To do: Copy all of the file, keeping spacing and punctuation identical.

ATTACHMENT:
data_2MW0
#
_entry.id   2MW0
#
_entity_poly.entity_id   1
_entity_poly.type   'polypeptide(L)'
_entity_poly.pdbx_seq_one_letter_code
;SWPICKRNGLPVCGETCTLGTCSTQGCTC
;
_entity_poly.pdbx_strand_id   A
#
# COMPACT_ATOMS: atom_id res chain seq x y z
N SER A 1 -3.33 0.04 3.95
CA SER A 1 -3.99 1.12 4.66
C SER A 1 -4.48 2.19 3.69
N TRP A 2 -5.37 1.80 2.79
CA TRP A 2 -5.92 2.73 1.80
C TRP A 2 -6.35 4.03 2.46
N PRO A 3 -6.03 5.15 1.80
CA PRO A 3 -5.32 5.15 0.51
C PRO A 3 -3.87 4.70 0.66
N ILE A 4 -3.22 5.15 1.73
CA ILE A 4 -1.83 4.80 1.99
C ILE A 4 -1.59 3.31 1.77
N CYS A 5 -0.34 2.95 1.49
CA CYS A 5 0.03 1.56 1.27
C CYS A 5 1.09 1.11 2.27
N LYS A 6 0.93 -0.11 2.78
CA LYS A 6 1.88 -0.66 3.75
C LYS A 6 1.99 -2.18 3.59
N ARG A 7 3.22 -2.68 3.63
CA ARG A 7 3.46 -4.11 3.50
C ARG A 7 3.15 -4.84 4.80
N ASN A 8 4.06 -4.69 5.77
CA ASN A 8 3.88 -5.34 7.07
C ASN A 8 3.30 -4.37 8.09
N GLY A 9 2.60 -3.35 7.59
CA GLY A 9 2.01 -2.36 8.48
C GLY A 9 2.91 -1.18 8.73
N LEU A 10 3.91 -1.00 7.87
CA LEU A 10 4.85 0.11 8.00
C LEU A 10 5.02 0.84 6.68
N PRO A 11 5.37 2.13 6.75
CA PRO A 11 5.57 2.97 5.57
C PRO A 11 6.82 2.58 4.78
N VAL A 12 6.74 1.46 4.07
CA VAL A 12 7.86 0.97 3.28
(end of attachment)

data_2MW0
#
_entry.id   2MW0
#
_entity_poly.entity_id   1
_entity_poly.type   'polypeptide(L)'
_entity_poly.pdbx_seq_one_letter_code
;SWPICKRNGLPVCGETCTLGTCSTQGCTC
;
_entity_poly.pdbx_strand_id   A
#
# COMPACT_ATOMS: atom_id res chain seq x y z
N SER A 1 -3.33 0.04 3.95
CA SER A 1 -3.99 1.12 4.66
C SER A 1 -4.48 2.19 3.69
N TRP A 2 -5.37 1.80 2.79
CA TRP A 2 -5.92 2.73 1.80
C TRP A 2 -6.35 4.03 2.46
N PRO A 3 -6.03 5.15 1.80
CA PRO A 3 -5.32 5.15 0.51
C PRO A 3 -3.87 4.70 0.66
N ILE A 4 -3.22 5.15 1.73
CA ILE A 4 -1.83 4.80 1.99
C ILE A 4 -1.59 3.31 1.77
N CYS A 5 -0.34 2.95 1.49
CA CYS A 5 0.03 1.56 1.27
C CYS A 5 1.09 1.11 2.27
N LYS A 6 0.93 -0.11 2.78
CA LYS A 6 1.88 -0.66 3.75
C LYS A 6 1.99 -2.18 3.59
N ARG A 7 3.22 -2.68 3.63
CA ARG A 7 3.46 -4.11 3.50
C ARG A 7 3.15 -4.84 4.80
N ASN A 8 4.06 -4.69 5.77
CA ASN A 8 3.88 -5.34 7.07
C ASN A 8 3.30 -4.37 8.09
N GLY A 9 2.60 -3.35 7.59
CA GLY A 9 2.01 -2.36 8.48
C GLY A 9 2.91 -1.18 8.73
N LEU A 10 3.91 -1.00 7.87
CA LEU A 10 4.85 0.11 8.00
C LEU A 10 5.02 0.84 6.68
N PRO A 11 5.37 2.13 6.75
CA PRO A 11 5.57 2.97 5.57
C PRO A 11 6.82 2.58 4.78
N VAL A 12 6.74 1.46 4.07
CA VAL A 12 7.86 0.97 3.28